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String Slicing | Variables and Types
Introduction to Python

String Slicing

Great, now you've grasped how to pull out a single character from a string. But what if you want to grab several consecutive characters? Sure, you can pick them out individually, but that seems a tad tedious, doesn't it?

It sure does. To retrieve multiple characters in one go, you can use a technique called slicing. For this, employ square brackets and denote the beginning and end indices with a colon : in between. It's crucial to note that the end index isn't included. So, when you use [1:5], you're selecting characters at indices 1 through 4. Check out the example below.

Image

As you'll notice, the end position is always one more than the last character's index you want to include. In the above example, there are 10 positions, but the final index is 9.

Note

Don't forget that spaces count as characters and have their own indices. Refer to the example below for clarity.

Image

Task

Given the string "Python" saved in the language variable, your task is to extract the substrings "tho" and "on". To help, the indices for this string are outlined below.

Image
question-icon

Fill in the blanks to complete the task.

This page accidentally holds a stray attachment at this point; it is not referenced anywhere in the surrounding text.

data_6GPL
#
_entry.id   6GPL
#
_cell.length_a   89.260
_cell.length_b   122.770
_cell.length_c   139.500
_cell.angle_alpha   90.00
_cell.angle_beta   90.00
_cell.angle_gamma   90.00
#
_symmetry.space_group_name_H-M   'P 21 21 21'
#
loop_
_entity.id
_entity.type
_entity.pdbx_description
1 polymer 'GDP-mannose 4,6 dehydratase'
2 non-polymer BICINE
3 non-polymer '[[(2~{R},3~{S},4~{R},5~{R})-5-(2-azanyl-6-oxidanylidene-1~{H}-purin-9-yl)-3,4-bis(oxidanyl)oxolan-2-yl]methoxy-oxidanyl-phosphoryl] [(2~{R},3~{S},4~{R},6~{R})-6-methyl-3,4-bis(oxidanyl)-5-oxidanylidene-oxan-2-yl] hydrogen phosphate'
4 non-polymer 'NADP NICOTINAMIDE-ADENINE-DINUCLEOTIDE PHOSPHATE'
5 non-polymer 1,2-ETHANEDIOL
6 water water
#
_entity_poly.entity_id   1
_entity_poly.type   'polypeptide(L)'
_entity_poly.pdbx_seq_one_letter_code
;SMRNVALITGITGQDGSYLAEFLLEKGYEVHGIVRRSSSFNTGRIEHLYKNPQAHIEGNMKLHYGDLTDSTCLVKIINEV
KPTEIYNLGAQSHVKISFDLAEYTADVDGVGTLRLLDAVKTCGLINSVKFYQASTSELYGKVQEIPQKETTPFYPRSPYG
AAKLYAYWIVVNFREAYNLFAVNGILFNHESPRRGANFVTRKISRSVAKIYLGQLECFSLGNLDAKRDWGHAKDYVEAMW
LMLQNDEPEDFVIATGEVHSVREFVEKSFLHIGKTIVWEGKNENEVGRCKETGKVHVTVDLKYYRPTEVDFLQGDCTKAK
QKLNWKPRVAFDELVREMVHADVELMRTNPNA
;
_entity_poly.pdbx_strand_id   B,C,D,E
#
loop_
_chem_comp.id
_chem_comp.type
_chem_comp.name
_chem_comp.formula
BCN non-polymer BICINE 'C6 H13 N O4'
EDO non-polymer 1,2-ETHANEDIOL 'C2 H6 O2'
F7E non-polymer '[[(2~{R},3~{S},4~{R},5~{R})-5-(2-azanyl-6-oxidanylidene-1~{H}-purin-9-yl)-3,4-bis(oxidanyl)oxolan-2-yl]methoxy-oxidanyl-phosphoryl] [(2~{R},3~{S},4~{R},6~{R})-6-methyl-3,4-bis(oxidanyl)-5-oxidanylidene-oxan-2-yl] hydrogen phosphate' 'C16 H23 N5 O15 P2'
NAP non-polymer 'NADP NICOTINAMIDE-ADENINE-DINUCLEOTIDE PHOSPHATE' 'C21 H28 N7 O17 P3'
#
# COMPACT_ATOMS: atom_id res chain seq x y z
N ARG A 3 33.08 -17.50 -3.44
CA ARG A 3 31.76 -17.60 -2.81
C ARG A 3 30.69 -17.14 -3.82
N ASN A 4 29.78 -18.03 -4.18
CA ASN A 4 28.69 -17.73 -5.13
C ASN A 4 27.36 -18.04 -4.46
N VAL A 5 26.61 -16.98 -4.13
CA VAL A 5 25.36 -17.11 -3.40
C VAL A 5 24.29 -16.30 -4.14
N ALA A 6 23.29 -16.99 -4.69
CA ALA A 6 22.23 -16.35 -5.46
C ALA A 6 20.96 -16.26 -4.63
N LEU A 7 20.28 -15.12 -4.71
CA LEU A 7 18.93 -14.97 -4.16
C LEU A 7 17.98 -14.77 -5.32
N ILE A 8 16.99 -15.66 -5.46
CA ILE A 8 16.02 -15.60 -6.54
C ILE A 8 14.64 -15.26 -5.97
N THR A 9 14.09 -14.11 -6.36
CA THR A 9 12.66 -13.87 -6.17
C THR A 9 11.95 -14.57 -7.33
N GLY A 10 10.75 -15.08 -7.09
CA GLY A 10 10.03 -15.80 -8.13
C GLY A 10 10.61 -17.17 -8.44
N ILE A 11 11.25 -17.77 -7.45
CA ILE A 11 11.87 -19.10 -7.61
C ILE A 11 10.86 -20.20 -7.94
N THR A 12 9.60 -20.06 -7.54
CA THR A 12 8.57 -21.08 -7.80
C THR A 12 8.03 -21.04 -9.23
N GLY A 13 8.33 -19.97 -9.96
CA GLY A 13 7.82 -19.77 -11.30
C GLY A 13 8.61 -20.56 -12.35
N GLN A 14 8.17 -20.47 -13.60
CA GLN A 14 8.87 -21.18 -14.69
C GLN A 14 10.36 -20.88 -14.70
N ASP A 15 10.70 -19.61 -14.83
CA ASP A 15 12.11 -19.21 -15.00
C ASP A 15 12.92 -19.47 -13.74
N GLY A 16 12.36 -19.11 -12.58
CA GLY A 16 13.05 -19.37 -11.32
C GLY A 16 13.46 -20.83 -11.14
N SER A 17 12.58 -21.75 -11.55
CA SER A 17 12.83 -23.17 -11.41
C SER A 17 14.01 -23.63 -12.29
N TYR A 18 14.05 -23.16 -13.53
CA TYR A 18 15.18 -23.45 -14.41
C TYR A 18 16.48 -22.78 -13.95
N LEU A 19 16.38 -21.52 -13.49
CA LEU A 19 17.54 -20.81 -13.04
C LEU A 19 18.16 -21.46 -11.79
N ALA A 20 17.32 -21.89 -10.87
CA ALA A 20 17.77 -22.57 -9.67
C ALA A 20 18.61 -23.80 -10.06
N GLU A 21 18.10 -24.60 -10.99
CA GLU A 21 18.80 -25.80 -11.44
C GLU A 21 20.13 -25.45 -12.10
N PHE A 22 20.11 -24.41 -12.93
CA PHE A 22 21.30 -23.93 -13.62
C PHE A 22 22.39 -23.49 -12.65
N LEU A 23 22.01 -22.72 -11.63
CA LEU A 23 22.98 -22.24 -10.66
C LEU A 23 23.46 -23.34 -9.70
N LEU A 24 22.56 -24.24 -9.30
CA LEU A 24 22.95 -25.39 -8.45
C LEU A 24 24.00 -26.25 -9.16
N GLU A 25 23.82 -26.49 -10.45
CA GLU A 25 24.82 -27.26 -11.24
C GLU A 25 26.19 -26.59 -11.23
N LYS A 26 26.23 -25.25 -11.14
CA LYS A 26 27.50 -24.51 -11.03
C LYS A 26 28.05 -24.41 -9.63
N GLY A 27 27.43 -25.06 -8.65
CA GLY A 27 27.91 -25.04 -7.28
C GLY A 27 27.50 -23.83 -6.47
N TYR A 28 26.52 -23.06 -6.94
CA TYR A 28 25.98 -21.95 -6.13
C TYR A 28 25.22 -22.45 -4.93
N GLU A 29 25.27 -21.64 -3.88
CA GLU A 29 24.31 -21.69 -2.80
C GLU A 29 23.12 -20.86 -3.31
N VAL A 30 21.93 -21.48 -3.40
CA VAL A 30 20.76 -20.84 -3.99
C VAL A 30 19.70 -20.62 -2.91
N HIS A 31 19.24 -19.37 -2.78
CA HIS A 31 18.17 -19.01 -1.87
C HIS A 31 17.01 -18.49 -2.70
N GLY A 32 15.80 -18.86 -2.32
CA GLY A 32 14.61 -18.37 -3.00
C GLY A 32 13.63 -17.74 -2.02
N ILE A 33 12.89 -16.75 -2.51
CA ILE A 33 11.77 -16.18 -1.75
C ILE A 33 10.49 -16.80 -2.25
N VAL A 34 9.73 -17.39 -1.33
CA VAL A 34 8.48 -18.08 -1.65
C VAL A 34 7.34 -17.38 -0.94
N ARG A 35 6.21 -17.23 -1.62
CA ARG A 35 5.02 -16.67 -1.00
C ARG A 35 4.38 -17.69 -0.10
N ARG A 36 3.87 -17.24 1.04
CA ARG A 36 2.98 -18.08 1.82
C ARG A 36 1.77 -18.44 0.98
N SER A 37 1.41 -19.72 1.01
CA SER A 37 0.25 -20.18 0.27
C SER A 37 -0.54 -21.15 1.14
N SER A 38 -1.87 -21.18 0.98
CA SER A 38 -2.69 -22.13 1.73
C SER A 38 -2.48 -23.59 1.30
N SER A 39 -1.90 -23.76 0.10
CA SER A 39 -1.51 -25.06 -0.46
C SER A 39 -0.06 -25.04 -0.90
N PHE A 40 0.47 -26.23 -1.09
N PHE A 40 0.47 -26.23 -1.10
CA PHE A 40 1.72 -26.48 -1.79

# Initial variable
language = "Python"
# Output the string parts
print(language[:])
print(language[
:])
tho
on

Click or drag`n`drop items and fill in the blanks

Note

Keep in mind that slicing does not include the final index. Therefore, when you use language[2:5], it includes the elements at indices 2, 3, and 4, but excludes the element at index 5.

¿Todo estuvo claro?

Sección 2. Capítulo 10
course content

Contenido del Curso

Introduction to Python

String Slicing

Great, now you've grasped how to pull out a single character from a string. But what if you want to grab several consecutive characters? Sure, you can pick them out individually, but that seems a tad tedious, doesn't it?

It sure does. To retrieve multiple characters in one go, you can use a technique called slicing. For this, employ square brackets and denote the beginning and end indices with a colon : in between. It's crucial to note that the end index isn't included. So, when you use [1:5], you're selecting characters at indices 1 through 4. Check out the example below.

Image

As you'll notice, the end position is always one more than the last character's index you want to include. In the above example, there are 10 positions, but the final index is 9.

Note

Don't forget that spaces count as characters and have their own indices. Refer to the example below for clarity.

Image

Task

Given the string "Python" saved in the language variable, your task is to extract the substrings "tho" and "on". To help, the indices for this string are outlined below.

Image
question-icon

Fill in the blanks to complete the task.

# Initial variable
language = "Python"
# Output the string parts
print(language[:])
print(language[
:])
tho
on

Click or drag`n`drop items and fill in the blanks

Note

Keep in mind that slicing does not include the final index. Therefore, when you use language[2:5], it includes the elements at indices 2, 3, and 4, but excludes the element at index 5.

¿Todo estuvo claro?

Sección 2. Capítulo 10
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